We're experiencing a high volume of calls to our Helpline. Our estimated response time is one week. For more information, click here.
In February 2022 a group of Seniors Rights Victoria staff and alumni attended the 7th National Elder Abuse Conference (NEAC) in Hobart.
Starting with a wonderful Welcome To Country, from Aunty Cheryl Mundy, the conference was two packed days of talks and networking. It was a shock to the system for those of us who came from Melbourne, where being in a crowd of people had become a distant memory!
There were many highlights. In particular, our staff enjoyed:
The SRV team also thought economist, Nicki Hutley’s presentation about how economics help bring about policy change was another highlight. Nicki spoke about the economic impacts of elder abuse. Although the cost of elder abuse can be hard to calculate she shared modelling that clearly demonstrated prevention is less costly than a response.
The conference provided an opportunity to unpack the data from the recent National Elder Abuse Prevalence Study, which was released in December 2021 This is an incredibly important piece of work in the elder abuse space and we look forward to using information from it to move forward with elder abuse prevention and response work over the next 12 months.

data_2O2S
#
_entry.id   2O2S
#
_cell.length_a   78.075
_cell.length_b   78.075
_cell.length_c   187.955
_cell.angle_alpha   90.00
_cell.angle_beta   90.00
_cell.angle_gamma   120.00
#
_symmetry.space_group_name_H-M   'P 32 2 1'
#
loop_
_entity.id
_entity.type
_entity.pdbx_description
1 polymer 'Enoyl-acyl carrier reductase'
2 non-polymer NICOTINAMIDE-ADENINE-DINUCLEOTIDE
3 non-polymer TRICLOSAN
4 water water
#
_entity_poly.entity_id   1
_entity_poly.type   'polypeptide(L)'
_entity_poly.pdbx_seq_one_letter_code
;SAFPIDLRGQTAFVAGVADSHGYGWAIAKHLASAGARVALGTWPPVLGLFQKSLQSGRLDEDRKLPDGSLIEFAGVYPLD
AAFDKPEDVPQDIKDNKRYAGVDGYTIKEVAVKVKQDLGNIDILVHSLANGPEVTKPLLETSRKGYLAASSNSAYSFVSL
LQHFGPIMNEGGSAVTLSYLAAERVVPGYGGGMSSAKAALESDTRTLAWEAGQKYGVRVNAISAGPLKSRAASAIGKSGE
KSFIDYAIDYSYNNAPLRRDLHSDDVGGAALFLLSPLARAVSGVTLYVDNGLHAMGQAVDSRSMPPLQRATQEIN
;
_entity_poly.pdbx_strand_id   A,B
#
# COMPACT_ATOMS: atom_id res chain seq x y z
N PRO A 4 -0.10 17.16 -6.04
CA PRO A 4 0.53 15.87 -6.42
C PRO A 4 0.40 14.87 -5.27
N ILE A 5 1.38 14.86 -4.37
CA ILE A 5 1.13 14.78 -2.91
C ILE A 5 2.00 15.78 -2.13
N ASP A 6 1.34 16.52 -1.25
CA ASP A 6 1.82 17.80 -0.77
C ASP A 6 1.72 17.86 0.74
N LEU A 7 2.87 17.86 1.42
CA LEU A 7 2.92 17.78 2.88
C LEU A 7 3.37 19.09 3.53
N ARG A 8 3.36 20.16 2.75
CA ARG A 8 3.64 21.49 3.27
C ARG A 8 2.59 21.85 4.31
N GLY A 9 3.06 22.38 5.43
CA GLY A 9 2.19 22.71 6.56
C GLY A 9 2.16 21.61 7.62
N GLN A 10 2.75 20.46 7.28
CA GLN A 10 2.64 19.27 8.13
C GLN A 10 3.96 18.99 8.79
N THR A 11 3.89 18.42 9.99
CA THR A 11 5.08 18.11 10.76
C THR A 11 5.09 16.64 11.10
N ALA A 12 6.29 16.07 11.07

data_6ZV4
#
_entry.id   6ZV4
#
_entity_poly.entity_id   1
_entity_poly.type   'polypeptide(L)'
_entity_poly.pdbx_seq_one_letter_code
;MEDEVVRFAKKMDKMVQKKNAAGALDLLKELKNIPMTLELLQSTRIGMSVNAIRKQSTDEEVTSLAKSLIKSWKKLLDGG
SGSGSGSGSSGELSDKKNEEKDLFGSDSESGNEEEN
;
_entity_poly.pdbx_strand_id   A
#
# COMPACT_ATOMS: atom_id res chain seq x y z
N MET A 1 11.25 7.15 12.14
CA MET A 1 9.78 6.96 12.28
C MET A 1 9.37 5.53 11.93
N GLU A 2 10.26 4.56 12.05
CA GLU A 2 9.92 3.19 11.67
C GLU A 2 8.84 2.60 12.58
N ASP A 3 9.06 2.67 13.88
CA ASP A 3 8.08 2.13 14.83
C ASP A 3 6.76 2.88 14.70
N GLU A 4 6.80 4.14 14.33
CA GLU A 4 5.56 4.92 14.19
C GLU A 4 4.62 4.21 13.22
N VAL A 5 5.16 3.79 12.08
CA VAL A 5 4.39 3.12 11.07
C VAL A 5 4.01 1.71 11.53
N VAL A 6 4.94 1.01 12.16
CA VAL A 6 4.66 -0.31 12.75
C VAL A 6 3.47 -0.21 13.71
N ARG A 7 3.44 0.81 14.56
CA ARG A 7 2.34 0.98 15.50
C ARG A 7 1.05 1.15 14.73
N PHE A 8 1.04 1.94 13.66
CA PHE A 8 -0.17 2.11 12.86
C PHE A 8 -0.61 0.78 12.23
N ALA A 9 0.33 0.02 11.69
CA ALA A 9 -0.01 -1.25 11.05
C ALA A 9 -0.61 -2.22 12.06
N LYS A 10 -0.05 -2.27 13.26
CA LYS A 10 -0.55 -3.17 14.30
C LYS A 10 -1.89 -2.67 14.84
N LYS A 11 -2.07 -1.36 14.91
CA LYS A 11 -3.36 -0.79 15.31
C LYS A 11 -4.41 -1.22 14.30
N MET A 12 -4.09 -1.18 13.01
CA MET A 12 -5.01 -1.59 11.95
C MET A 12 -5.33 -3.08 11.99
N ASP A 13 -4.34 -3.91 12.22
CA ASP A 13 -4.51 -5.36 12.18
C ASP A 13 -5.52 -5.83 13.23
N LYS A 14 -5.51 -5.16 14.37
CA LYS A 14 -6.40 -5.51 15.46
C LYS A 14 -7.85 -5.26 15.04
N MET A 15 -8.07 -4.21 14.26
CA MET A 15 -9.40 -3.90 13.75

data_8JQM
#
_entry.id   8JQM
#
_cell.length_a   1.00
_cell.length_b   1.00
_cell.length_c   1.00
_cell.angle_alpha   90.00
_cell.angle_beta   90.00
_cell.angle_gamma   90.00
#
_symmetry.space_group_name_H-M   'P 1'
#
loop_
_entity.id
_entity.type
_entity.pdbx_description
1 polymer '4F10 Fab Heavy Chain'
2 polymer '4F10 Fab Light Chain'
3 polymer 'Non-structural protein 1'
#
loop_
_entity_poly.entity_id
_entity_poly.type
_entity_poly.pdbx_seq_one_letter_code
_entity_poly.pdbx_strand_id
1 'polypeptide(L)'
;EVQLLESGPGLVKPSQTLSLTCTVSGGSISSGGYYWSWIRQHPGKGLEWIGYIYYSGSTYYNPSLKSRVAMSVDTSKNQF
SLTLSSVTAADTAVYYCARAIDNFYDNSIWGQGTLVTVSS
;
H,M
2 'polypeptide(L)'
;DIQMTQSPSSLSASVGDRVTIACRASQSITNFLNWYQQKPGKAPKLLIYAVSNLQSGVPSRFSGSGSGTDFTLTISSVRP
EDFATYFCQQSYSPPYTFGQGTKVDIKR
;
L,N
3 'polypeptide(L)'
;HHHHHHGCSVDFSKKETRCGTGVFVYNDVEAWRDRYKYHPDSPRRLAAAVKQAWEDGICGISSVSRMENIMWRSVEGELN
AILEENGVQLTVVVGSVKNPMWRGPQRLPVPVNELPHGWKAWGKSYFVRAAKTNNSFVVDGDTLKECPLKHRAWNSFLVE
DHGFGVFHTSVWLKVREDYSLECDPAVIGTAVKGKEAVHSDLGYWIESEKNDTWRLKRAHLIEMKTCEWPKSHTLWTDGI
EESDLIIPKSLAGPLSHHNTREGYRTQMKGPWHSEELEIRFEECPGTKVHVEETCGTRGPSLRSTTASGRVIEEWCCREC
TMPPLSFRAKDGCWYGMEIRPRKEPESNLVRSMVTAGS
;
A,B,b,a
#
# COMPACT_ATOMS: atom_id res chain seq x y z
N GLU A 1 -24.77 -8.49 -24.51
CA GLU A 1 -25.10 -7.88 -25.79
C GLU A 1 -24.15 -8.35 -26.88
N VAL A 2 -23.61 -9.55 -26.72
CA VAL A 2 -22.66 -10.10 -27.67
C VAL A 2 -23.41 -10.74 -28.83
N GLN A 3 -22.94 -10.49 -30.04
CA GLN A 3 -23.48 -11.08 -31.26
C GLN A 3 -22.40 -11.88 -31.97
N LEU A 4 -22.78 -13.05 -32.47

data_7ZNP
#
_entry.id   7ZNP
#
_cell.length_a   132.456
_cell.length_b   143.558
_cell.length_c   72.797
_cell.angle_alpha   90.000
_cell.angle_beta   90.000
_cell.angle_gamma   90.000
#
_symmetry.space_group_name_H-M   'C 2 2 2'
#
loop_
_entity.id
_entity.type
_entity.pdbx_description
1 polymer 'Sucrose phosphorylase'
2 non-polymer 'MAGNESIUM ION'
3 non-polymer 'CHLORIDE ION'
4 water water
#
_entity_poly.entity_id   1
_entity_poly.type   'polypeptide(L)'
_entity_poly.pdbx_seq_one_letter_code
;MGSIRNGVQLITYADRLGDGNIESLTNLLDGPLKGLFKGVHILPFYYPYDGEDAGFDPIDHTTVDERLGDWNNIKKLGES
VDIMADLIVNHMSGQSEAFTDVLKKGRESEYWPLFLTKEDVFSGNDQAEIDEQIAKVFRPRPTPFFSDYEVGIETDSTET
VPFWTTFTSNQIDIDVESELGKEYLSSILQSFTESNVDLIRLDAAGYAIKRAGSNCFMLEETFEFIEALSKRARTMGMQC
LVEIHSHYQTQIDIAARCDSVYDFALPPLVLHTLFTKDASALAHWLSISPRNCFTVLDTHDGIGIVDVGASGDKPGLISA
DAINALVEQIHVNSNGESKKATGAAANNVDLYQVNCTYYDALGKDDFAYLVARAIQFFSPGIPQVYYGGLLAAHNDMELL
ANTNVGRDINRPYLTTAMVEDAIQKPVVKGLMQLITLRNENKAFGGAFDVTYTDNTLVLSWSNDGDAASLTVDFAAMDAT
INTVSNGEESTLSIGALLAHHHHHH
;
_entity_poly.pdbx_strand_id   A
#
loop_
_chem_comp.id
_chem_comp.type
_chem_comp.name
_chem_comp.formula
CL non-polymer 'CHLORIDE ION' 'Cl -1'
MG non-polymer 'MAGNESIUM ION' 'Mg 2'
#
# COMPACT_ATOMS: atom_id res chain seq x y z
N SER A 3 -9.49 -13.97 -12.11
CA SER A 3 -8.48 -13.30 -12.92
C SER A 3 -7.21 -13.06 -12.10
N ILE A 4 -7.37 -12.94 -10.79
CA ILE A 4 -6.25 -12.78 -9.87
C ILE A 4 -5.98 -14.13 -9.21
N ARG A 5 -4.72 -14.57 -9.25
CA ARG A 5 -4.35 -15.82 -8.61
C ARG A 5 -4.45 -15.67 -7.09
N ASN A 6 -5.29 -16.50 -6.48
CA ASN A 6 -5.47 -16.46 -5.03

There was much more. You can check out the full program here.
One of the most valuable benefits of the conference was the connections formed. The SRV team networked with people we are already working with, as well as people and organisations that we hadn’t met before. Principal lawyer and SRV Manager, Rebecca Edwards coordinated a networking breakfast with the Older Person’s Legal Advocacy Network. We also bonded as a team in beautiful Hobart. All round it was a great conference and those of us who attended feel privileged to have done so.
Seniors Rights Victoria presented on the following topics (you can read the abstracts for each presentation here):
SRV’s Community Education Officer, Lucy Best, also moderated a discussion: Can You Imagine a World Without Ageism. This was inspired by the World Health Organization’s first Global Report on Ageism, which called for greater research into links between ageism and elder abuse.